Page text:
Surgical interventions usually occur in cases of severe head trauma or injuries that lead to skull fractures or excessive bleeding.
Infant Brain Damage Prognosis
The prognosis for newborn brain damage depends on how severe the injury is and other health factors. If the brain injury is identified and treated promptly, babies are more likely to survive with a favorable prognosis.
While brain damage can result in autism, ADD, and other disorders, children suffering from these disabilities can lead productive lives, especially when they gain occupational and physical therapy right after the injury.
If the brain injury is severe or not treated immediately, the child may suffer serious effects, such as:
- Physical delays
- Developmental delays
- Cerebral palsy
These conditions can be permanent, calling for lifelong specialized care. Even so, your child may lead a happy and fulfilling life with the proper support, treatment, and therapy plan.
How to Care for a Child With Brain Damage?
Your child’s ability to cope with brain damage will vary depending on their:
- Intellect and personality
- Emotional health
- The extent of the injury
- Support from family and friends
As a parent, you can leverage your experience with the injured child to help other people understand them. For example, you can provide health professionals with insights into the child’s traits to help them formulate a more personalized treatment plan.
Here are some general guidelines for caring for a child with brain injury:
- Encourage and praise progress
- Listen and provide support
- Involve peers and community when appropriate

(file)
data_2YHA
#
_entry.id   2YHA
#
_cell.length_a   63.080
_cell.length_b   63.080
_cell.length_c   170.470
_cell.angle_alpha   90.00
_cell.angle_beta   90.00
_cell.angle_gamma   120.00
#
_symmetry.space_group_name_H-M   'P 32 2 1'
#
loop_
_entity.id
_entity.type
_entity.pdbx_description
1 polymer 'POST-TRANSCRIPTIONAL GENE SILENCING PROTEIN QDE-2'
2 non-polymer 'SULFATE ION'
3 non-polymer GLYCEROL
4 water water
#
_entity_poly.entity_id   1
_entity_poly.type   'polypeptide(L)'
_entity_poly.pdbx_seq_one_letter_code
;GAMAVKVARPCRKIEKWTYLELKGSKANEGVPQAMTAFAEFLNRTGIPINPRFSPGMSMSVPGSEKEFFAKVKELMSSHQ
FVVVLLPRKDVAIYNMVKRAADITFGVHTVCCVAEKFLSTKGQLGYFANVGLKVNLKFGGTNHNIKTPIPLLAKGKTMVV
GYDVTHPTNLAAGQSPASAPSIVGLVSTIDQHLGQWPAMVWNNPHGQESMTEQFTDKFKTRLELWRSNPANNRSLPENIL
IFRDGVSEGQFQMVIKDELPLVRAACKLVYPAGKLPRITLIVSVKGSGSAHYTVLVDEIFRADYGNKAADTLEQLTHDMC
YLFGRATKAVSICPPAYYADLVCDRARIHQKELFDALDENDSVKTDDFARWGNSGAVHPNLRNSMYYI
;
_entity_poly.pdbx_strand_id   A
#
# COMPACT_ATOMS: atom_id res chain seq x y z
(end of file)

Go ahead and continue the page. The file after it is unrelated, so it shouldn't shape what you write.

- Serve as a model for social behavior
- Encourage independence with supervision
- Encourage relationships with friends
- Find a therapist experienced with brain injury for you, your child, and your family
- Set small goals
- Seek support from community members
- Encourage open communication with your child, family, peers, and neighbors
- Encourage a routine and predictability as much as possible
Keep in mind that you’re not alone. There are different ways to find support or even financial assistance if needed, and that includes legal guidance if you suspect your child’s brain damage resulted from medical negligence
Potential Cost Estimate for Long-term Care
The financial cost of brain damage varies with the severity of the injury. Children with mild brain injuries will generally have significantly lower medical expenses than those who have more severe brain damage.
According to estimates, the average lifetime medical cost for a severe brain injury lies between $85,000 and $3 million. The figure can be higher when you factor in non-economic costs, such as the cost of emotional suffering, physical pain, and the effects on the overall quality of life.
Potential Cost Estimate for Long-term Care
According to CDC, hospital costs account for nearly 90% of all medical expenses relating to brain injury. These costs may include:
- Hospital recovery
- CT scans, MRI, and other tests
- Intensive care treatment
- In-patient rehabilitation
- Prescription medications
- Emergency medical care
- Surgery for skull and brain injuries
Rehabilitation Costs Related to Brain Injury
Rehabilitation treats mental and physical problems. The cost of brain damage rehabilitation can run into thousands of dollars per day. A study conducted by the Brain Injury Association of America found the average charge per day per person to be $1,600, with a complete hospital stay costing $46,000 per person.
Brain injury victims may need one or more of the following rehabilitative treatments.
- Psychiatric care
- Speech and language therapy
- Psychological care
- Physical therapy
- Occupational therapy
- Social support
Contacting Legal Representation
If your child suffered a brain injury and you believe a medical staff played a role, you may have grounds for a birth injury lawsuit or pediatric malpractice to help achieve possible financial compensation.
To prepare a medical malpractice case involving your child, you must show the following:
- The liable party (could be a nurse, doctor, or other medical faculty) owed your child a standard of care
- They failed to provide the standard of care
- As a result, your child suffered brain damage
Developing a comprehensive yet compelling birth injury claim or pediatric malpractice lawsuit can be an extensive and complex process. Contact legal representation today to have an experienced birth injury lawyer at your side.